No Such Thing As A Stupid Question #9 w/ Jacopo Sanna & Alessandro Ilic Mezza (Øjne)

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After the publications of Undici/Dodici and a couple of split records with Улыбайся Ветру and Rainmaker it went quiet around one of Italy’s most popular screamo bands of the past years. With their conceptional debut Long Player, Prima Che Tutto Bruci Øjne finally reports back. Before the final release of the album, drummer Jacopo Sanna and guitarist Alessandro Ilic Mezza sat down with us to talk about their new material.




There has been a lot of changes for Øjne during the past one and a half year. Please give us a short update on the recent developments around the band and maybe sum up what’s going on in your lives right now.

Jacopo:We haven’t played a single show in the past two years, and actually we have never even practiced as a full band throughout all this time, but I think the only major change that happened was that we changed our singer. Other than that, right now some of us live abroad but that is something we have learned to live with. Since we started as a band all of our members and ex members have spent at least six months from home, sometimes way more than that, and the only two times we all lived in the area of Milan we wrote our two records, Undici/Dodici between 2011 and 2012 and our new album Prima Che Tutto Bruci between 2014 and 2015. The rest of the time we were literally all around the world, and I guess that’s something that have always defined our band.
Actually, right now it feels weird to know that ¾ of Øjne are in the same place (all except our bass player Axel, who lives in the States). It’s not gonna last long, Alessandro is going back to study in Germany soon and maybe I will move away too, we will see. For now, I can tell you that a few weeks ago we had a little practice back in the rehearsal space where we wrote Undici/Dodici and damn, it felt great and really emotional, especially when we played old songs like “Naufragio” or “Sotto i Tigli” and realized we still enjoyed playing them so much.

Back in September 2016 you welcomed a new vocalist to your lineup. Gian, who already participated in the recordings of your upcoming album called Prima Che Tutto Bruci, replaced Jacopo C. Could you please introduce your new singer to our readers and tell us what made you consider him for this job?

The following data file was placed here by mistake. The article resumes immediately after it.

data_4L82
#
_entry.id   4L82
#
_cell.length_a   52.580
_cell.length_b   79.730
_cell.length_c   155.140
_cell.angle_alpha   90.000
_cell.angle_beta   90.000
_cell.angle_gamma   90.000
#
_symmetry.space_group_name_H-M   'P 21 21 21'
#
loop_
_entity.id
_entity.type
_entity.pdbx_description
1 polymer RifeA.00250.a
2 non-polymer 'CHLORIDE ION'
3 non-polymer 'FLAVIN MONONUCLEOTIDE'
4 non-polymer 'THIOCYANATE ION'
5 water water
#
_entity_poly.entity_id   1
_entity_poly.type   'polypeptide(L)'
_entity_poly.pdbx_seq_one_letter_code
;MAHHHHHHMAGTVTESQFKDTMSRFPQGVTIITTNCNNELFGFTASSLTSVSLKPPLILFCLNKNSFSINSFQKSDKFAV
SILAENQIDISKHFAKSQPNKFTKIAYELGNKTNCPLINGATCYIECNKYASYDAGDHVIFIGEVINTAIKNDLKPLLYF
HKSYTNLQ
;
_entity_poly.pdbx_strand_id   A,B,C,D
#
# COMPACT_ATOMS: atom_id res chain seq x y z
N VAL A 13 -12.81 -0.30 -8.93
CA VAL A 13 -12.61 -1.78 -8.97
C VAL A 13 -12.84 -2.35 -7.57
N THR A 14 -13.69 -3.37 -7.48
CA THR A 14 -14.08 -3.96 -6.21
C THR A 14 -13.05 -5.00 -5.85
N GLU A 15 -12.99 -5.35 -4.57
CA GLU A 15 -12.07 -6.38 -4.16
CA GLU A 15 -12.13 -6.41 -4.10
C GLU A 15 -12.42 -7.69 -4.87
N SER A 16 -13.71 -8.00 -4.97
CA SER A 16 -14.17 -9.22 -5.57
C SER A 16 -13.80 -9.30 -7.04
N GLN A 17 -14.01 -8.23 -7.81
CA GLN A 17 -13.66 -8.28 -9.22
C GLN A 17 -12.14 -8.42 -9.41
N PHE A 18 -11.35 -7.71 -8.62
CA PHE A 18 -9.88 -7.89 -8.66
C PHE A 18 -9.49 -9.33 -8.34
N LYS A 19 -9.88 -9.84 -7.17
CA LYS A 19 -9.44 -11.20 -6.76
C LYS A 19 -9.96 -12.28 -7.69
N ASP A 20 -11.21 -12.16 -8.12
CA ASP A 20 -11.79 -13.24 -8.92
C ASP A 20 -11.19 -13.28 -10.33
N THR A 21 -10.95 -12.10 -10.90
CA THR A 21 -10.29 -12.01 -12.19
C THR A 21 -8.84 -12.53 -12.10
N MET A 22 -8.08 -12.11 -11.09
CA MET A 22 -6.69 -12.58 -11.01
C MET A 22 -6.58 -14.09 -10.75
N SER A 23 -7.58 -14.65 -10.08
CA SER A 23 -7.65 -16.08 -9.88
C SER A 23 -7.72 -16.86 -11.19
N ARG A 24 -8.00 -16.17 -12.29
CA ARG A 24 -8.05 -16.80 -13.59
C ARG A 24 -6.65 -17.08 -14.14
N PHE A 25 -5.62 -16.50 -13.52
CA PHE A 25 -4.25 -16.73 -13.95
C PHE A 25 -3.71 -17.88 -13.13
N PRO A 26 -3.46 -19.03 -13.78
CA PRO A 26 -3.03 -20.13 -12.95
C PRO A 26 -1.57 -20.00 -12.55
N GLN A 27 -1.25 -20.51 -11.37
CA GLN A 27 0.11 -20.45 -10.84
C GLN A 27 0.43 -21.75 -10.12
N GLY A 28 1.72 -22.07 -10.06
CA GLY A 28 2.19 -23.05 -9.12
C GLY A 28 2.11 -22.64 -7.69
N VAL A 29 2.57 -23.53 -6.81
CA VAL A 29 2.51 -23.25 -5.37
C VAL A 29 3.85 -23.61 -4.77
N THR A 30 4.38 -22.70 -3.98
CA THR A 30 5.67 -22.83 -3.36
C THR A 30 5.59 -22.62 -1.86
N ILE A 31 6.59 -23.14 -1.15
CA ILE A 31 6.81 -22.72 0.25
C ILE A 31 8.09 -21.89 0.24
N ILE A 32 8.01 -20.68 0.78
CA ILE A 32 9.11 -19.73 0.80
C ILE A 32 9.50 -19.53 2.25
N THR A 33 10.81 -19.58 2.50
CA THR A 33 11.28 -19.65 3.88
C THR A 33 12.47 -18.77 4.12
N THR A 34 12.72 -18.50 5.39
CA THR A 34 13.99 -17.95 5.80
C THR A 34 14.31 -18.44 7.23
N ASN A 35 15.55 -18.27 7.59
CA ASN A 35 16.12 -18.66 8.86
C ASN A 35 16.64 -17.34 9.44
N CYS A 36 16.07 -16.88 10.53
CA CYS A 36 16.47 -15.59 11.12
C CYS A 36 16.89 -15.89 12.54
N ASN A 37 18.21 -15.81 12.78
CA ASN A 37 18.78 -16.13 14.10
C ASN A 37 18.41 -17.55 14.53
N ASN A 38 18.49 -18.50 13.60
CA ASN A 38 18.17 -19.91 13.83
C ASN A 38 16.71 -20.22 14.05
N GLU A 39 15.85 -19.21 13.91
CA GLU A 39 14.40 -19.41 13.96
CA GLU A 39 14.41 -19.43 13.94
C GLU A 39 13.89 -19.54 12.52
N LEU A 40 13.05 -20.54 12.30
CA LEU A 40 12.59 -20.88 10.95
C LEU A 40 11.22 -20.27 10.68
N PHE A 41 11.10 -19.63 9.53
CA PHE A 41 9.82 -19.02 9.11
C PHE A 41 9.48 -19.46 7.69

Jacopo: We already kinda knew Gian, whose full name is Gianluca, ‘cause we played with one of his old bands, Thy Solace, some years ago, and in general I saw him at shows several times. We also knew he liked our band so probably he would have liked to sing with us, and in fact he said yes. He comes from Cinisello Balsamo, a city in the metropolitan area of Milan recently made famous by a trap song called “Ciny”. He’s been in several bands in the past, mostly hardcore, like A Faded Glory and The Seeker. This was the first time he sang in Italian and I think he was amazing, we were actually impressed during the recording sessions, he would record a verse perfectly and then keep saying “let’s do it again!”, so that we would have five or six versions of the same verse that all sounded perfect.

Alessandro: I never met Gian before we started working with him and I have to say that indeed, he was great. I’ve spent a lot of time in the studio with him, just the two of us, recording the vocals, and I can say that he really put everything he had into it. It was amazing to see how much dedication he had to a project he was just getting into.

How did this change as well as the difficult location situation of the particular members affect the recording process of your upcoming record?

Jacopo: It’s funny ‘cause when we started recording I really really thought we would be really fast this time, unlike when we recorded Undici/Dodici. I remember I recorded the drums for Prima Che Tutto Bruci in a day, on July 30th, 2015, it was very tiring but also very satisfying, and just a few days later we started recording the guitars! And I made a post on Øjne’s Facebook saying “Hey this time we’re being fast!”. I wish I never did it haha... We recorded the guitars that summer, and in September we recorded the bass before our bass player Axel moved to London, and in the meantime I was in Belgrade for two months to do research for my master thesis and kinda lost touch with what was happening. Did you finish recording the guitars in September?

Alessandro: Not really! By that time we had just the main parts, the ones we wrote while rehearsing. In the next couple of months me and Stefano, our friend who has always been helping us with studio recordings, tours and everything else (we even refer to him as the 5th member of Øjne!) worked on the arrangements, rhythmic guitars and so on.. Quite a strange workflow, isn’t it? It really worked though: a lot of what’s in the record now was done in that time!